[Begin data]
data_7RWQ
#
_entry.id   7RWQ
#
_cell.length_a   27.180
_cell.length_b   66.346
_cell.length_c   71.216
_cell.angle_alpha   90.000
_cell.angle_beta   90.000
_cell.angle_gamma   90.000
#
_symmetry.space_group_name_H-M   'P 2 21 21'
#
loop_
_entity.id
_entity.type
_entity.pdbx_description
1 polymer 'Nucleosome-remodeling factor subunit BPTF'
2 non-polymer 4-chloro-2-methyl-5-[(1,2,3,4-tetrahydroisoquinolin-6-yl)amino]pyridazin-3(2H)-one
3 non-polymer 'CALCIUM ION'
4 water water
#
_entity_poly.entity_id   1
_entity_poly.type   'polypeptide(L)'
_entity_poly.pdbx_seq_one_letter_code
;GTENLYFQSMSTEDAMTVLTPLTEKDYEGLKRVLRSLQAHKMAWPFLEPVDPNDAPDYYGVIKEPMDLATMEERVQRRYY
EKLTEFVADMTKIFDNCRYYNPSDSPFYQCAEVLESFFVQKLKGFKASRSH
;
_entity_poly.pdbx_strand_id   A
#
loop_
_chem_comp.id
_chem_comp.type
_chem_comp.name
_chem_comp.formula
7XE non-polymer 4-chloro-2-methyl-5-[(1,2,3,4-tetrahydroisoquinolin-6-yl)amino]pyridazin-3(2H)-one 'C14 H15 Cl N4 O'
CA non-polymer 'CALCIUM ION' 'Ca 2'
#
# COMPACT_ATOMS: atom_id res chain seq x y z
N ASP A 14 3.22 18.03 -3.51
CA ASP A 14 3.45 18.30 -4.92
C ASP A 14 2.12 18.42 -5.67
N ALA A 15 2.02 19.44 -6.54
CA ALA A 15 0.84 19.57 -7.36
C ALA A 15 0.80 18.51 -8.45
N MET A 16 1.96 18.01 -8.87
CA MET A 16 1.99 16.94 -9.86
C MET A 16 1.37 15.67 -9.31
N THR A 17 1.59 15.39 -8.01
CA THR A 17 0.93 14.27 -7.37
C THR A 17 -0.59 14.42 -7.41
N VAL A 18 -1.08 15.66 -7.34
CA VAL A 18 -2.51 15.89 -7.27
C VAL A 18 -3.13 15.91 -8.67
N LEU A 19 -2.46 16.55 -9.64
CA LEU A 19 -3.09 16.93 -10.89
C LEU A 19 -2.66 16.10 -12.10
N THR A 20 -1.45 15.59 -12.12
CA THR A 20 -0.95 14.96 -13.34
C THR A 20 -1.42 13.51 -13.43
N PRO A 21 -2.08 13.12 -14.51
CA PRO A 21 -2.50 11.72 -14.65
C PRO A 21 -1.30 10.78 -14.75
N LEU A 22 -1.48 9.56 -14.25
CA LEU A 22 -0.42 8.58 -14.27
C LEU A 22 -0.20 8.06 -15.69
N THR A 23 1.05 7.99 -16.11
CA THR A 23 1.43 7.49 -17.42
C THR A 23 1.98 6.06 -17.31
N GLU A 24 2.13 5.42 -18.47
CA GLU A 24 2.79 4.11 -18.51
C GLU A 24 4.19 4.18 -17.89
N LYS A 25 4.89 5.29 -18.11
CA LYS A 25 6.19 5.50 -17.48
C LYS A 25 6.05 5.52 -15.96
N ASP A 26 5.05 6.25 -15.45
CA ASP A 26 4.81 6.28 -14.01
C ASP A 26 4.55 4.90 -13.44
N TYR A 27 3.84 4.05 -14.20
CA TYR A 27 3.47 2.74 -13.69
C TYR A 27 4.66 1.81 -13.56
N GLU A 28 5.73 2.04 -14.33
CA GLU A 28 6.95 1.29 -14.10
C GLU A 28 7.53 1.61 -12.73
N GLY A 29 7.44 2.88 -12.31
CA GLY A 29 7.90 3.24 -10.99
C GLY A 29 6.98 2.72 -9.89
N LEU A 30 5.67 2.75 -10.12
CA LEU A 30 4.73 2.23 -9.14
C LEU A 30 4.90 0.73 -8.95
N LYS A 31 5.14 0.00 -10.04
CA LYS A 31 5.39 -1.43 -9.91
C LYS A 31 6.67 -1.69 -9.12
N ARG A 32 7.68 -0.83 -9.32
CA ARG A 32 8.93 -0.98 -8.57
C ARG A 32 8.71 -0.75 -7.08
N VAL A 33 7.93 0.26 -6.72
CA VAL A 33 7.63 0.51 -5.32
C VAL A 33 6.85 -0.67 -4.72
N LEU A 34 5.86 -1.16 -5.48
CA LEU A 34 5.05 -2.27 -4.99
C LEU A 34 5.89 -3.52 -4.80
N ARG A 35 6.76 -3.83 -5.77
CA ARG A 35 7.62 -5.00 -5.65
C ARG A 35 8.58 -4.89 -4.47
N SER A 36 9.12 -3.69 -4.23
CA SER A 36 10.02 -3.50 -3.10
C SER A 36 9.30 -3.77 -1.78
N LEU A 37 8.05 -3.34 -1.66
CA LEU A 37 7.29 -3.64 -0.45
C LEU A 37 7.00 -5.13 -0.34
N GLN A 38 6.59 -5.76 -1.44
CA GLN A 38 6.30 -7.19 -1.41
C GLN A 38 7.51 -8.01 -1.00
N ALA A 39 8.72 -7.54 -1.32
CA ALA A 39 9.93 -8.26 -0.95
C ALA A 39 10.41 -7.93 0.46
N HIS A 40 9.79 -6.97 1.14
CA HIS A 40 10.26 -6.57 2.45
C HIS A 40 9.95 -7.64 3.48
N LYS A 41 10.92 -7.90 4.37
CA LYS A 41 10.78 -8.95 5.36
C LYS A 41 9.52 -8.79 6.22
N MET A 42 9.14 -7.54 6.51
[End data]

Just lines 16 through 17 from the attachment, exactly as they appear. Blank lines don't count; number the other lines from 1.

_entity.type
_entity.pdbx_description